Maryland Mass Transit, Foreign Intelligence Law, British Airways, More: Monday ResearchBuzz, May 27, 2019


Baltimore Sun: ‘We’re opening the doors’: You can now search the on-time rates for each MTA bus route online. “The Maryland Transit Administration unveiled a searchable online database Thursday that offers bus passengers and the rest of the public the ability to view and track on-time rates of each of the agency’s bus routes, a transparency step long sought by advocates critical of the agency’s reporting.”

Georgetown University: Center on National Security and the Law Launches Online, Searchable Database of Foreign Intelligence Law Collection. “On May 23, Georgetown Law’s Center on National Security and the Law launched the Foreign Intelligence Law Collection — a publicly available, online searchable database of all declassified and redacted U.S. Foreign Intelligence Surveillance Court and Court of Review opinions; all Foreign Intelligence Surveillance Act (FISA) statutes; legislative history; associated regulations, guidelines, executive orders, and presidential directives; all publicly available reports on FISA implementation, and more.”

UK Aviation: British Airways launches online archive of its centenary. “The online collection showcases moments of British Airways history from its first ever international flight as Aircraft Transport and Travel Limited (AT&T) on August 25, 1919 through to majestic images of Concorde, the world’s only supersonic airline of which British Airways was one of only two airlines to operate it.”


Mashable: Facebook reveals more details on AR glasses in new patent . “We may still be years away from Facebook’s augmented reality glasses becoming an actual product, but we now know a little more about how they might work. A new patent filing reveals additional details about Facebook’s AR glasses, including how they might handle audio. The patent, originally filed in January but published Thursday, describes a ‘cartilage conduction audio system for eyewear devices.'”

The Mandarin: Victoria opens up catalogue of government APIs, following lead of NSW. “The Victorian government has begun a public catalogue of application programming interfaces (APIs) that allow software developers to more easily build third-party apps that pull information from its open datasets.”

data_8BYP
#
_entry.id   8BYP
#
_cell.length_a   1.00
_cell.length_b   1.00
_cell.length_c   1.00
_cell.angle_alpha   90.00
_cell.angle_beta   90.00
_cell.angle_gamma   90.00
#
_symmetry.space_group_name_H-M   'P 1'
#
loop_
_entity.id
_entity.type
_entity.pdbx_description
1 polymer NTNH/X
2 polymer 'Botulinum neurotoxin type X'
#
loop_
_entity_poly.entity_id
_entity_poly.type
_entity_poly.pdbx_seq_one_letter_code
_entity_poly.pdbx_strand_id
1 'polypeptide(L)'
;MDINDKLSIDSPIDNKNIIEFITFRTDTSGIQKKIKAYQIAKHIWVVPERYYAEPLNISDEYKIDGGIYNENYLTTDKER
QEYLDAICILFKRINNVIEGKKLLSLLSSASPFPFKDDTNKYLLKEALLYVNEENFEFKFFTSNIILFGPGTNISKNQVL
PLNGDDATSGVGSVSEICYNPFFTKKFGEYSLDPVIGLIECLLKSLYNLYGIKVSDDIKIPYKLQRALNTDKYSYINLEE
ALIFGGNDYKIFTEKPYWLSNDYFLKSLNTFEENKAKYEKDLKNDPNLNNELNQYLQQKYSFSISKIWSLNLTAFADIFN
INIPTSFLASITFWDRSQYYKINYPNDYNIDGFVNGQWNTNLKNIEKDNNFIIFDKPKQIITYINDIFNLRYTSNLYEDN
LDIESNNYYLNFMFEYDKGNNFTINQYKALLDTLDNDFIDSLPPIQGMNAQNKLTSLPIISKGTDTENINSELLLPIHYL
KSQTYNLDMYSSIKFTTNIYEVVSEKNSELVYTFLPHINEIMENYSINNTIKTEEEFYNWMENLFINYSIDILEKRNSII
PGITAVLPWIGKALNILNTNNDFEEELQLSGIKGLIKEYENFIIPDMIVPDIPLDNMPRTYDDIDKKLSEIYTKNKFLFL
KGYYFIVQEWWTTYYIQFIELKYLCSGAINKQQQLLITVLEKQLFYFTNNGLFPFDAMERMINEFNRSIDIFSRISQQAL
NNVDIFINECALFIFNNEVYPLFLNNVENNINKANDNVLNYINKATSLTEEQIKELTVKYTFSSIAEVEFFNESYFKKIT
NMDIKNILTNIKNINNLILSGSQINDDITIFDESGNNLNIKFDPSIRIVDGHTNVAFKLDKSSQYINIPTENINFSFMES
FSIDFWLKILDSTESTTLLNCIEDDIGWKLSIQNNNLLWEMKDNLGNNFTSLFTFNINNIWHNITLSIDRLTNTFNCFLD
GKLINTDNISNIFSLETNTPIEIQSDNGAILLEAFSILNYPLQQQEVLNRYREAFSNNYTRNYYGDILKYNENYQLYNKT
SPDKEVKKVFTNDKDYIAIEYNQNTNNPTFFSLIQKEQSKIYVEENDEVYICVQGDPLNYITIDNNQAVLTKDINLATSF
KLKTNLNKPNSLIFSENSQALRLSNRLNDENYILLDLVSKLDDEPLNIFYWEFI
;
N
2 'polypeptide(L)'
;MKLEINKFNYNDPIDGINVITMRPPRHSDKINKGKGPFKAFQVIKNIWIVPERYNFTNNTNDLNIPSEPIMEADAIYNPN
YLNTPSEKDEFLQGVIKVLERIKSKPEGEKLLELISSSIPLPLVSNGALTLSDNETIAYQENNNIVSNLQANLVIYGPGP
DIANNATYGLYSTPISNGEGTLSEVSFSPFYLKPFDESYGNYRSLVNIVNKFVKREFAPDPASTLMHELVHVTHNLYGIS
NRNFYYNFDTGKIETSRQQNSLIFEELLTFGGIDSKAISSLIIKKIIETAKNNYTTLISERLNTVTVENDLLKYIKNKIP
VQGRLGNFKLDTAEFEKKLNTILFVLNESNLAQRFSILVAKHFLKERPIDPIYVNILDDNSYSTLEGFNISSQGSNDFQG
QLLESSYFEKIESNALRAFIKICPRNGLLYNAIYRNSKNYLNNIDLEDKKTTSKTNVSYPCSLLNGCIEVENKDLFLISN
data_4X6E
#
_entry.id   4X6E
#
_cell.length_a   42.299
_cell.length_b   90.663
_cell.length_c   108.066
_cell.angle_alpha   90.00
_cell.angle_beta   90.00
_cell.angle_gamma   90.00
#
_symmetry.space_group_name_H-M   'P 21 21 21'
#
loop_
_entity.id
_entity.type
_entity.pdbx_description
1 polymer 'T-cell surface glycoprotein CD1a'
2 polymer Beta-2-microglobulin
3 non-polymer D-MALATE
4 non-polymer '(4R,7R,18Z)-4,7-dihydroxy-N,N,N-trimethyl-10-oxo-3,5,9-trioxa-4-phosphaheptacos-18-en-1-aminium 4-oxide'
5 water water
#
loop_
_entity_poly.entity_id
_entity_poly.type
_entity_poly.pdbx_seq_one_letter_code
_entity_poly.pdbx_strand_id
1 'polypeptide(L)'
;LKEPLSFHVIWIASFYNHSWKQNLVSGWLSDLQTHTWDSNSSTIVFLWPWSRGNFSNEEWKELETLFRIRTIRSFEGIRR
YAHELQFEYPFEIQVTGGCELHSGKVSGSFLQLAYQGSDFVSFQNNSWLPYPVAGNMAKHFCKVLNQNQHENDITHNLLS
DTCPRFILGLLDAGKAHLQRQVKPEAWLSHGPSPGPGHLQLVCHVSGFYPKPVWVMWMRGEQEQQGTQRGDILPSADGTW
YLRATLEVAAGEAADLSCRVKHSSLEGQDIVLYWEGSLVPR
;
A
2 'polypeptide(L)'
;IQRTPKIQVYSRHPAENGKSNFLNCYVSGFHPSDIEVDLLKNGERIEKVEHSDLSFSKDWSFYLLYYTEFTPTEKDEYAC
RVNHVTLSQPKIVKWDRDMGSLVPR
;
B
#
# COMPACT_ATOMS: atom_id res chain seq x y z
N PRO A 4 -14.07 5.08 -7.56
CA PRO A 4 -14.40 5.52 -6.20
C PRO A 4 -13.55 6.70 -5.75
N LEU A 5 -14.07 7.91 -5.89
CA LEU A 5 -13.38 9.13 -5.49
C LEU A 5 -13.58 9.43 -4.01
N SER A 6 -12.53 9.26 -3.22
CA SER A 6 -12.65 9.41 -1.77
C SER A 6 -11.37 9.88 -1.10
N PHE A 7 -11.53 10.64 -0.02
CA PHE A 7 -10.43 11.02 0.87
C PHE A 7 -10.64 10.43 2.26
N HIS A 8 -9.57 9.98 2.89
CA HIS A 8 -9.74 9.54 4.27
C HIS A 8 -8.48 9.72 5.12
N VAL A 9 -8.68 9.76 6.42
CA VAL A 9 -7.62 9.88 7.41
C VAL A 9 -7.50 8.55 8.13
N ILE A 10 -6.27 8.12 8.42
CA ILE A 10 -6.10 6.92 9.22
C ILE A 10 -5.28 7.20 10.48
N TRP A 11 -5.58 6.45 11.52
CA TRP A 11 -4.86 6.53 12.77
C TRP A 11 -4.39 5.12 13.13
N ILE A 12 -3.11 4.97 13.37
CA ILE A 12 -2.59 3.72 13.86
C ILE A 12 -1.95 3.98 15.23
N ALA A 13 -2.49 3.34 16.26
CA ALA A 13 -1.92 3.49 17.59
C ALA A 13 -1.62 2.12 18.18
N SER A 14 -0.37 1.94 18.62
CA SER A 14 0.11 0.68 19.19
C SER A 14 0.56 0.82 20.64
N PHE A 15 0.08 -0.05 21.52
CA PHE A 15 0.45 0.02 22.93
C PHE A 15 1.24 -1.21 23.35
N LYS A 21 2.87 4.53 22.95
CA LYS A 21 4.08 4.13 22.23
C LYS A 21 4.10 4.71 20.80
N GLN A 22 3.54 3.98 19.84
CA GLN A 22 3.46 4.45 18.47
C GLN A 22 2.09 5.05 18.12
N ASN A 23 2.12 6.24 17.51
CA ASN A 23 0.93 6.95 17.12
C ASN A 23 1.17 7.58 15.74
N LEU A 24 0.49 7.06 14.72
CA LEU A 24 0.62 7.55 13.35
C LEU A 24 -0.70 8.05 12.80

MakeUseOf: 5 Free Apps to Turn Photos Into Art on Android, iPhone, or Web. “Akin to Instagram filters, there are now apps that can turn a photo into a painting. From Munch’s Scream to Mondrian’s geometric genius, these artistic effect filter apps are easy to use, and available for both mobile and desktop.”


Techdirt: Several Pro And College Sports Teams Suspended From Twitter Over Mystery DMCA Notices. “One of the core issues is the way the DMCA sets up a system in which service providers feel forced to proactively take down the speech of others based on accusation in the form of a DMCA notice, rather than this working the way it does in nearly every other aspect of American law in which an accusation does not result in a penalty. And penalty truly is the right word, as the American system recognizes that speech is among the most fundamental of freedoms. And, yet, when service providers like Twitter get sent DMCA notices over copyright claims, they are heavily incentivized to take down the content and take action against the account holder — or face potentially massive liability.”


Motherboard: Snapchat Employees Abused Data Access to Spy on Users. “Several departments inside social media giant Snap have dedicated tools for accessing user data, and multiple employees have abused their privileged access to spy on Snapchat users, Motherboard has learned.”

The Verge: YouTubers And Record Labels Are Fighting, And Record Labels Keep Winning. “Copyright issues have plagued YouTube and its community for years, but creators are calling this moment in time one of the worst eras for trying to navigate the platform. Over the past six months, multiple YouTubers have run into issues with what they describe as aggressive copyright claims from record labels.”


Ubergizmo: Exact Air Pollution From All Power Plants Globally Will Soon Be Revealed. “Power plants, particularly those that run on fossil fuels, tend to pollute the environment. No wonder countries are increasingly shifting to more renewable and green sources of energy to reduce their impact on the environment. WattTime, a nonprofit artificial intelligence firm, will soon provide valuable data which will track air pollution from every power plant in the world.”

Phys .org: Ancient toy inspires tool for state-of-the-art science. “A 5,000-year-old toy still enjoyed by kids today has inspired an inexpensive, hand-powered scientific tool that could not only impact how field biologists conduct their research but also allow high-school students and others with limited resources to realize their own state-of-the-art experiments.”

The European Sting: An economist explains how to value the internet. “It is one the most commonly used measures of economic activity: gross domestic product (GDP), defined as the total market value of all final goods and services produced within a country in a given period. But GDP misses out on huge chunks of value in the digital economy. When digital goods, whether Google Maps or Wikipedia, are available free of charge, they make no impact on GDP despite the value to their users.” Good morning, Internet…

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